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Regulatory compliance outlook: October 2009 ... New advertising rules

Oct 20, 2009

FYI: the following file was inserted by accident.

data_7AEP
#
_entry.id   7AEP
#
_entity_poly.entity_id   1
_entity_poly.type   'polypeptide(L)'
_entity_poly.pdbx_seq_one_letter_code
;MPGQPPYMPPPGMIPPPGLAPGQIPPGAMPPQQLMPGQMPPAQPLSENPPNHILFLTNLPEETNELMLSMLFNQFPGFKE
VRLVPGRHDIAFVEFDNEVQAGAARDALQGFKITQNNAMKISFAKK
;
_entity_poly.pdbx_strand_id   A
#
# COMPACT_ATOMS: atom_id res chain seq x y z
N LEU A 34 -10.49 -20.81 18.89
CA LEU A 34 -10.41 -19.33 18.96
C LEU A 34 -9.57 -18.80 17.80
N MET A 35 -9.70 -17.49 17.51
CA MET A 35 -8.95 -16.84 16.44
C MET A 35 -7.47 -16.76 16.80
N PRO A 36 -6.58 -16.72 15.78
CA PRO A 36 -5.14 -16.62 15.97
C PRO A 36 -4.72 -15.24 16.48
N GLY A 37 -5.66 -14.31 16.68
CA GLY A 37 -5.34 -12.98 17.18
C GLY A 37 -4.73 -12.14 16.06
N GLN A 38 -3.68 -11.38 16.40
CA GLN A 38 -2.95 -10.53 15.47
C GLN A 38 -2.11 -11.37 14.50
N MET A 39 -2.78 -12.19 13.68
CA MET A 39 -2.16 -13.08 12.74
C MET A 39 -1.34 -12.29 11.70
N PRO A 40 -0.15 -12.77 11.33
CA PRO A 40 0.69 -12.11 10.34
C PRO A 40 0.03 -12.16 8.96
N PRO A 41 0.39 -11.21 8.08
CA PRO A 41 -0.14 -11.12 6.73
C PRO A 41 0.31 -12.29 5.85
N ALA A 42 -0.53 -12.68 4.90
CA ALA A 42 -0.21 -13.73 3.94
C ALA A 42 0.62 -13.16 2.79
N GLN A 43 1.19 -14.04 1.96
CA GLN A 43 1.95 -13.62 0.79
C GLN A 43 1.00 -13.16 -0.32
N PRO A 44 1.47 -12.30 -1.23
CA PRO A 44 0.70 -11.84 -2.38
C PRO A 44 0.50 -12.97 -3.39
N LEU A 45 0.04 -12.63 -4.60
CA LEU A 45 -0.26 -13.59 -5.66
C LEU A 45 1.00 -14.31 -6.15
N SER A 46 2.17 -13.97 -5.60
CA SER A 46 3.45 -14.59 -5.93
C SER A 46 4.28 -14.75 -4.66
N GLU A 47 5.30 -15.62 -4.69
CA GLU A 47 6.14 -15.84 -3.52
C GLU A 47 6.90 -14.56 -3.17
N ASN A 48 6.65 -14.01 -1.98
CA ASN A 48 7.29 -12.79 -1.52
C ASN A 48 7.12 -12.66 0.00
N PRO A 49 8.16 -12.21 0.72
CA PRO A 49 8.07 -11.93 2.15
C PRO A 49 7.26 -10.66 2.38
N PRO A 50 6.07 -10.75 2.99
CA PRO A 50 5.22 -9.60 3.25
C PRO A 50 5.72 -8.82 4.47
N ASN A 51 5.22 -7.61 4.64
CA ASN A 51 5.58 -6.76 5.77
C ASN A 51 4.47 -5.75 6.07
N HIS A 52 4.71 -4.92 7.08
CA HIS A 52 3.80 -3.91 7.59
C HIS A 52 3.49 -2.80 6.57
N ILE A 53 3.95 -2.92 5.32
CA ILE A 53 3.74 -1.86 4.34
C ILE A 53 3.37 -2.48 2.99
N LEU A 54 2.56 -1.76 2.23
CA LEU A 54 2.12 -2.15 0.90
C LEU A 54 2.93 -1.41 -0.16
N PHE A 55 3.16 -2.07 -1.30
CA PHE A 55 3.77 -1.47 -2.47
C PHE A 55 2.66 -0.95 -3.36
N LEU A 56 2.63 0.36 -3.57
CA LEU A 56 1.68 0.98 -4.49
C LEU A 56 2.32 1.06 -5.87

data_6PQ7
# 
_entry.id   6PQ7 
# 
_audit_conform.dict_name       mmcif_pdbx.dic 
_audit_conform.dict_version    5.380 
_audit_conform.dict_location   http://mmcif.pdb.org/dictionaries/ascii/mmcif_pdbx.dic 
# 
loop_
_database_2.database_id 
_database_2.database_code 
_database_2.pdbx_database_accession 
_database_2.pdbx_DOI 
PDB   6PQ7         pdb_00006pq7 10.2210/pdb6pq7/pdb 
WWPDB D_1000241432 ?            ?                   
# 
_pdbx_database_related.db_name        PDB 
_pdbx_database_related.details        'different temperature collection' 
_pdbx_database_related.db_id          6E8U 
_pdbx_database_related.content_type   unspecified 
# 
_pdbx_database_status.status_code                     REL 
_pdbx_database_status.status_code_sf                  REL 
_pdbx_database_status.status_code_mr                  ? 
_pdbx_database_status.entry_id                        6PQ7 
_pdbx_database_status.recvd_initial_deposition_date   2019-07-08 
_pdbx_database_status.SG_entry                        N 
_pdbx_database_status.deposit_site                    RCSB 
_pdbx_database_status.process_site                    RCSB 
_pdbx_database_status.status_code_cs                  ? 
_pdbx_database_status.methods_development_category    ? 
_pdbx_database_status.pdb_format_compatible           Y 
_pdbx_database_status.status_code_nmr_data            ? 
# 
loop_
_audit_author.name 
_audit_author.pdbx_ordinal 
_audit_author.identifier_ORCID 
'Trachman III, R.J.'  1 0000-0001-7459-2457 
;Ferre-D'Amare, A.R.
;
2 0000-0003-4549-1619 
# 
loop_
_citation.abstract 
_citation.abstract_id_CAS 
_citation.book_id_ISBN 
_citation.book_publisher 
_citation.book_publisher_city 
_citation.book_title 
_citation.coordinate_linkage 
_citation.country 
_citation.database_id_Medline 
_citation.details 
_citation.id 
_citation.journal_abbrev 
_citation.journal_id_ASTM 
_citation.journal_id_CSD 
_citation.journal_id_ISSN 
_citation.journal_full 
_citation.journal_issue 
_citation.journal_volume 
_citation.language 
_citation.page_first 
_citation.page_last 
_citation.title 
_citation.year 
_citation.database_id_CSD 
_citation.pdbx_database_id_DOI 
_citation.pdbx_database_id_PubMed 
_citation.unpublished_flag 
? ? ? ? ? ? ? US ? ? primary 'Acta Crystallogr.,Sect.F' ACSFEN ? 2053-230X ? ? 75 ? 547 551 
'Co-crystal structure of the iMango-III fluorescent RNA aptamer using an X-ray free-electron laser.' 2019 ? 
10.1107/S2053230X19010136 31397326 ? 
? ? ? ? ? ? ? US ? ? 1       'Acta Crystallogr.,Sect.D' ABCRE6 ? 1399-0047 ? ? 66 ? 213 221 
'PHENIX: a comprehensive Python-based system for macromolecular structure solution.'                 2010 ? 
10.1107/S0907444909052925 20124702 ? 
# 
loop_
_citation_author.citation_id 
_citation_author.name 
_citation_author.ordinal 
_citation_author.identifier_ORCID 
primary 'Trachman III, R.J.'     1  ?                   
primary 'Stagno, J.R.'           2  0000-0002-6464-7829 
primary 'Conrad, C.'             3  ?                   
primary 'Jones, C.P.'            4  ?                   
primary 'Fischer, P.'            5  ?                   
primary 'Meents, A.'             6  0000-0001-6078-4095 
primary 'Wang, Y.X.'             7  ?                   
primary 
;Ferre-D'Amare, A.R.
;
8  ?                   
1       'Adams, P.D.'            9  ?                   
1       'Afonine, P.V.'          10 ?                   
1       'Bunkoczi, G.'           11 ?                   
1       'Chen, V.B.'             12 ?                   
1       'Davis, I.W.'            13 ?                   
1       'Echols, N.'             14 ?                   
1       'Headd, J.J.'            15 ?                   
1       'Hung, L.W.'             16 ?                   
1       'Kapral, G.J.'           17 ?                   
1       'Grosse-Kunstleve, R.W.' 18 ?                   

New revisions to Regulation Z require the implementation of the higher-priced mortgage loan (HPML) requirements went into effect on Oct. 1, 2009. Please refer to last month’s Regulatory Compliance Column (September 2009 issue of National Mortgage Professional Magazine) for helpful preparedness information regarding the mandatory enforcement of this new revision to Regulation Z, the implementing regulation of the Truth-in-Lending Act (TILA). New advertising rules were also in the TILA revisions. ► The Final Rule promulgated by the Federal Reserve Board (Board) included revisions to improve mortgage advertising (12 CFR 226, Supplement I: B; VI, B; XI: A, amending §226.16 for open-end home equity plans, B amending §226.24 for closed-end credit). ►  The purpose of these revisions is to ensure that advertisements for mortgage loans provide accurate and balanced information and do not contain misleading or deceptive representations. ►  The Board's rules require that advertisements for both open-end and closed-end mortgage loans provide not only accurate and balanced information, but must also be designed in a clear and conspicuous manner, and provide unambiguous information about rates, monthly payments and other loan features. Seven new advertising prohibitions ►  The Board has adopted rules to prohibit the following seven deceptive or misleading practices in advertisements for closed-end mortgage loans [under TILA Section 129(l)(2), 15 U.S.C. 1639(l)(2)]: 1. Advertisements that state “fixed” rates or payments for loans whose rates or payments can vary without adequately disclosing that the interest rate or payment amounts are “fixed” only for a limited period of time, rather than for the full term of the loan. 2. Advertisements that compare an actual or hypothetical rate or payment obligation to the rates or payments that would apply if the consumer obtains the advertised product unless the advertisement states the rates or payments that will apply over the full term of the loan. 3. Advertisements that characterize the products offered as “government loan programs,” “government-supported loans,” or otherwise endorsed or sponsored by a federal or state government entity even though the advertised products are not government-supported or government-sponsored loans. 4. Advertisements, such as solicitation letters, that display the name of the consumer's current mortgage lender, unless the advertisement also prominently discloses that the advertisement is from a mortgage lender not affiliated with the consumer's current lender. 5. Advertisements that make claims of debt elimination if the product advertised would merely replace one debt obligation with another; 6. Advertisements that create a false impression that the mortgage broker or lender is a “counselor” for the consumer. 7. Foreign language advertisements in which certain information, such as a low introductory “teaser” rate, is provided in a foreign language, while required disclosures are provided only in English. Action steps ► Because there are numerous revisions to advertising and “trigger term” rules, immediate steps should be undertaken to review the advertising in all media, including reviews of rates, monthly payments, and other loan features. ● All advertising must also undergo compliance reviews for: ● Advertising terms that require additional disclosure ● Catalogs or other multiple-page advertisements ● Electronic advertisements ● Disclosure of rates and payments in advertisements ● Alternative disclosures used in television and radio advertisements ● Misleading advertising for “fixed” rates, payments or loans ● Misleading comparisons in advertisements ● Misrepresentations about government endorsements ● Misleading claims of debt elimination ● Misleading use of the name “counselor” ● Misleading foreign language advertisements ► Consult a competent risk management firm or your company’s compliance manager to be sure you are correctly implementing all of the new advertising requirements, only some of which have been highlighted above. The new revisions are extensive and complex, and will require a careful and thorough compliance review of your advertising program. Submit your questions … Do you have a regulatory compliance issue that you’d like to see addressed in the Regulatory Compliance Outlook Column? If so, e-mail your issue or concern to Jonathan Foxx at [email protected]. Jonathan Foxx, former chief compliance officer for two of the country’s top publicly-traded residential mortgage loan originators, is the president and managing director of Lenders Compliance Group, a mortgage risk management firm devoted to providing regulatory compliance advice and counsel to the mortgage industry. He may be contacted at (516) 442-3456.  
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